Category: Adoption

Last weekend, I experienced one of those moments where someone says something that just gets my blood boiling, my body shaking, and builds up an almost irresistable urge to scream.  One of those”innocent” comments about adoption that reminds me about the inherent prejudices that still plague the adoption world – and no matter how many times I hear this bullshit – it never diminishes my surprise at people’s naive perceptions.

So, back to the story… I was sitting by the campfire, mostly listening to conversations being had by others.  I was tagging along with a family who had gone camping together.  One of the grown children was talking about her 9 year old daughter, and how her daughter had decided she wanted 4 children.  She wanted 2 biological children, and then she wanted to adopt 2 children.  Of course, I’m telling her that’s really cool.  Then  the father of the grown woman, the 9 year old’s grandfather, said “Why would you want to do that?”  My ears pricked up at that – and I said “What do you mean?”  He clarified that he didn’t understand why she would want to adopt when she could “have her own children.”  Again, I said “What do you mean?  Why would you say that?”  So, he responded, “Well, I believe that everyone should raise their “own” children.  Not someone else.”  I sat there unable to say anything for a minute – with my mouth hanging open and shock on my face.  I finally said to him “Well, that really isn’t an option for a lot of families.  Do you know how many parents in Haiti have to sit and watch their children die of starvation, and of disease, while they waste away in poverty?  They choose adoption because they have no other choice.  They choose adoption because they love their children and want them to live.  It’s not like they are being tossed aside.  It is truly a matter of life and death.”  He looked at me and finally said “Yes, you have a point.”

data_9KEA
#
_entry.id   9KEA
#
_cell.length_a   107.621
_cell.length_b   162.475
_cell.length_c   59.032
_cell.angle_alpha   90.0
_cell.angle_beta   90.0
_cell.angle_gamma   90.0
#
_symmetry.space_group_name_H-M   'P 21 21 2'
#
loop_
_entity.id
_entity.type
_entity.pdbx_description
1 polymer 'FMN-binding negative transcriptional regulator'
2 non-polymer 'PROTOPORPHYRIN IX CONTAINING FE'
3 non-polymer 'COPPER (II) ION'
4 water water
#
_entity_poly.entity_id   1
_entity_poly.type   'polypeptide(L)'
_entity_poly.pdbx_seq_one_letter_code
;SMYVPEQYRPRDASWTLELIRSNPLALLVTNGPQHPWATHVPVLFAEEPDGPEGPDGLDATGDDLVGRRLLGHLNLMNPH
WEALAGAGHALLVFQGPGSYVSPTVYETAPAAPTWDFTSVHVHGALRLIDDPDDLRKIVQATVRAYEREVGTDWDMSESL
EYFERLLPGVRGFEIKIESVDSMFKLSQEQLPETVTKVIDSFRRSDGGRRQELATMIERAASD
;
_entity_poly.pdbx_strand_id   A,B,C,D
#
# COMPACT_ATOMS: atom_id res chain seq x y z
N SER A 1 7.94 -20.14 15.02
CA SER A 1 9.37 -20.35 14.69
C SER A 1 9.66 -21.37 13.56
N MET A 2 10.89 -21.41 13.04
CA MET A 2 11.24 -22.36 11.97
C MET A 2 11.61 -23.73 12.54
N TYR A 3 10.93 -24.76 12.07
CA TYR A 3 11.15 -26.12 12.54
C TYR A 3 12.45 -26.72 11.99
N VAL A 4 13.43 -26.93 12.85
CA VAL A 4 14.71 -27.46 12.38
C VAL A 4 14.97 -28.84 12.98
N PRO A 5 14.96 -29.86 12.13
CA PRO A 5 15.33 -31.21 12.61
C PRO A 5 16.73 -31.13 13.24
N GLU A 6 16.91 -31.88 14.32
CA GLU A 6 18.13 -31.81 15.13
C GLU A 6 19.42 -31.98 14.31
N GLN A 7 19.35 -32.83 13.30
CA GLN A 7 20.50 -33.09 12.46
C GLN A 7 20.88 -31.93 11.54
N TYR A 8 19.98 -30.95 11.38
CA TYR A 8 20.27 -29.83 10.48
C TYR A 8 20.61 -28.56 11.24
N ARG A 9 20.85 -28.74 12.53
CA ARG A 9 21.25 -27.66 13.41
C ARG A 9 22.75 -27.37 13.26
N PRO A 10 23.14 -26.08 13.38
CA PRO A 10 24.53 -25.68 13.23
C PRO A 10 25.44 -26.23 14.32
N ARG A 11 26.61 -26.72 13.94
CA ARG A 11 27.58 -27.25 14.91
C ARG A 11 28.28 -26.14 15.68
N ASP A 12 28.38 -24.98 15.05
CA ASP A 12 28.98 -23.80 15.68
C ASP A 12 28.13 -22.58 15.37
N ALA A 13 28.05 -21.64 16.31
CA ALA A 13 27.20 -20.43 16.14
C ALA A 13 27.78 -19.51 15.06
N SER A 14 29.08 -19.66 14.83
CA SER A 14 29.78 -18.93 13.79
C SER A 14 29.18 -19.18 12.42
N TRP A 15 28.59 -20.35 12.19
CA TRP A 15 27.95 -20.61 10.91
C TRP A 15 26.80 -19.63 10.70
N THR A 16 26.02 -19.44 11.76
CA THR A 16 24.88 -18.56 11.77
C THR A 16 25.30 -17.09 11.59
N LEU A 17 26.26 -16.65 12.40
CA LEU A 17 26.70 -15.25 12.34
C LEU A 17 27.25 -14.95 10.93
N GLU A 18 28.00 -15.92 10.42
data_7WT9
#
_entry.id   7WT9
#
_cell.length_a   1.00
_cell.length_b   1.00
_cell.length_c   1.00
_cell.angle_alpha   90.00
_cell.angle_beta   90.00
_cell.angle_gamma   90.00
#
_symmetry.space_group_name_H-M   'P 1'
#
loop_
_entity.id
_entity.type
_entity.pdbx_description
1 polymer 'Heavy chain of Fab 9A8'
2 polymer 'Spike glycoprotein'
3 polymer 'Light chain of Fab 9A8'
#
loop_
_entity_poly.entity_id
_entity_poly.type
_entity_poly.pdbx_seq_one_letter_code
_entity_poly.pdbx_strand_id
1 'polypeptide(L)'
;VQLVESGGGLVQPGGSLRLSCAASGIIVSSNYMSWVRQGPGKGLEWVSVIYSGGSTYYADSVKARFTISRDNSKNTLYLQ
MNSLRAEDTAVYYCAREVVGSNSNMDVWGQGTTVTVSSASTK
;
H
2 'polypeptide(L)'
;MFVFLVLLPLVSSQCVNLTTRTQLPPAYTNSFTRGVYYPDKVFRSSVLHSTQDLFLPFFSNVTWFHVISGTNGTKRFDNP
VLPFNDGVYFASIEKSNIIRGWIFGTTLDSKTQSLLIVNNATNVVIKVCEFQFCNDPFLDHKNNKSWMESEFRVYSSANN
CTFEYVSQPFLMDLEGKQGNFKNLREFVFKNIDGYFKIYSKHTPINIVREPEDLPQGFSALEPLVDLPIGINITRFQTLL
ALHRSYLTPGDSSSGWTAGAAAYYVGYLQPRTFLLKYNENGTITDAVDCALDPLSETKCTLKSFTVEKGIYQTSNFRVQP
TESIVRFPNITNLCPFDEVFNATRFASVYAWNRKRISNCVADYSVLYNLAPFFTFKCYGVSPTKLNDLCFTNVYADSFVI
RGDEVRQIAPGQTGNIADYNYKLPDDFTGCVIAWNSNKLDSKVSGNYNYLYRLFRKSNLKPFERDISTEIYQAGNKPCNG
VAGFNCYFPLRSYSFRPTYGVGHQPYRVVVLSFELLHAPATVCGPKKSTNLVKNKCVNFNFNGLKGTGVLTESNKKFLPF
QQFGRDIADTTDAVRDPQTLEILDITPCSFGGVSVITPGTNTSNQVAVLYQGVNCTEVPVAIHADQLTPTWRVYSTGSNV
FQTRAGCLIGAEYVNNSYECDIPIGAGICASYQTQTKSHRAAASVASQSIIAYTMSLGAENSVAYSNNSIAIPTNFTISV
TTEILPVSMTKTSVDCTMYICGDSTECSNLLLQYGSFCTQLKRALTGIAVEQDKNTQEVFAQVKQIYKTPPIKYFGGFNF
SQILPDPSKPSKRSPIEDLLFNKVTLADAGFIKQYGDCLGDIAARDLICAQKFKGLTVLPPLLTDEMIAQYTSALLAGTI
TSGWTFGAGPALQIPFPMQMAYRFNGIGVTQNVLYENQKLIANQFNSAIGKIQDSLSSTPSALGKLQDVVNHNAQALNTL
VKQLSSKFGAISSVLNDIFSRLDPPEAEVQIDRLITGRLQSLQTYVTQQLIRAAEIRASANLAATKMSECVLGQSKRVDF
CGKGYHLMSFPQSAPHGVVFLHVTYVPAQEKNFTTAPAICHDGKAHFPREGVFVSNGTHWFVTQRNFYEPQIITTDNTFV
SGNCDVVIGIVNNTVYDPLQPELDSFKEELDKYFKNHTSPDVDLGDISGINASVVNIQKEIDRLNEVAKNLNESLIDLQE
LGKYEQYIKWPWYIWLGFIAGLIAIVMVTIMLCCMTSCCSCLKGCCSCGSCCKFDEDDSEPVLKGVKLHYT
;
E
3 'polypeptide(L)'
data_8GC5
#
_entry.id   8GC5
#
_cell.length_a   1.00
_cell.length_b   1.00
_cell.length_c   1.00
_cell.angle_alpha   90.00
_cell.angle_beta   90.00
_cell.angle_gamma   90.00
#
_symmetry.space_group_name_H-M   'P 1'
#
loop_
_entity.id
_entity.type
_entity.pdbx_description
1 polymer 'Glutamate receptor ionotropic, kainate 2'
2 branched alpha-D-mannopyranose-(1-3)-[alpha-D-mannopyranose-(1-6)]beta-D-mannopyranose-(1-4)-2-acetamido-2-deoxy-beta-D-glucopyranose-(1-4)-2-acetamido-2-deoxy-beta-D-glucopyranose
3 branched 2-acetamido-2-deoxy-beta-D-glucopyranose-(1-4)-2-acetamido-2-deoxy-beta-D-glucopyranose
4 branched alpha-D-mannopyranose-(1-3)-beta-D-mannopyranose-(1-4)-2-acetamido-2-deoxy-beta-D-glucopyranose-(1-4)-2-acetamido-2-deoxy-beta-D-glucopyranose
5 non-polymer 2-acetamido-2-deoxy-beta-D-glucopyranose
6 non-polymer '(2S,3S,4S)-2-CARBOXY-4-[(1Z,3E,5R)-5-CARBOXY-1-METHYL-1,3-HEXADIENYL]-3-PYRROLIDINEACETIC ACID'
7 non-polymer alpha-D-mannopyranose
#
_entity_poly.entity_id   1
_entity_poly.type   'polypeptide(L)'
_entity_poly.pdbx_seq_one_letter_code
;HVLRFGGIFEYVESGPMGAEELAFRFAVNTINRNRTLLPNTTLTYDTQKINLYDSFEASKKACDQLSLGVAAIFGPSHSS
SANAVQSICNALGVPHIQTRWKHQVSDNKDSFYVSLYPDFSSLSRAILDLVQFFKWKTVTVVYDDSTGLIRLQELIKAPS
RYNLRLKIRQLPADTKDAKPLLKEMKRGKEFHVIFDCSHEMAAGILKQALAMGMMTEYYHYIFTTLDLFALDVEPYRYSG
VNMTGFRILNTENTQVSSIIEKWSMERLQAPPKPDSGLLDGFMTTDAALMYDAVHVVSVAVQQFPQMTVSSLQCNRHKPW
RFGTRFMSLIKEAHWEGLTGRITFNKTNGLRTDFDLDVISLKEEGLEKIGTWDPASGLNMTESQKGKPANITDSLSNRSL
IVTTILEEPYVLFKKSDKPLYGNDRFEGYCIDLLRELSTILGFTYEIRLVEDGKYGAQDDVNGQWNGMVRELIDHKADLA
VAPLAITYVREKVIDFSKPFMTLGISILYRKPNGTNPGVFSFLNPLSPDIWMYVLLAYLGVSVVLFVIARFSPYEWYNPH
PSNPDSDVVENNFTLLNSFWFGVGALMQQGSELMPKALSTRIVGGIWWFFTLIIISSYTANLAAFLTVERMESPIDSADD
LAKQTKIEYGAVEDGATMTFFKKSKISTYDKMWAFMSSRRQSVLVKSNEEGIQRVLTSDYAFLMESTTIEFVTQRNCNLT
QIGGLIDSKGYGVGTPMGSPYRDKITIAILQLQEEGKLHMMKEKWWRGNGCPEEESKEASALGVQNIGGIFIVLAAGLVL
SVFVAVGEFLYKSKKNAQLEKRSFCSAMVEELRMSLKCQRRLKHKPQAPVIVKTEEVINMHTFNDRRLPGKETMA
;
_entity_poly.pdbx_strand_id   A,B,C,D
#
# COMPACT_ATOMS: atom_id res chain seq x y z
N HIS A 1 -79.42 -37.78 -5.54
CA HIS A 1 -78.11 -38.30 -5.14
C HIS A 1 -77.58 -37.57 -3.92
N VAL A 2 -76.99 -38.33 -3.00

I was furious.  I ended up having to walk away so that I didn’t keep pushing him and making the situation even more awkward.  Eventually, he realized that he had upset me, and he came to find me.  He asked me if he had upset me, and I told him he did.  I always appreciate a good apology, but this is where the situation actually went from bad to worse.  In trying to explain his comment, he told me “I only have 1 grandchild.  I want more.  I want great-grandchildren.  That’s why I made the comment I did, because I want more grandkids/great-grandkids.”  I looked at him, and I said “That is the part I don’t understand.  There are so many ways to build a family – and if your granddaughter decides to adopt – they would still be your grandkids!”  He didn’t seem to understand this concept, and kept talking about how he needed great grandkids.  So, I told him “I think that if she does adopt, you will realize at that point that you love that child just as much as any of your family members, and you will realize that there is NO difference in the way you feel.”  His response was “I am a very loving person, and I’m sure I would love them.”  Again, we just had to drop the subject.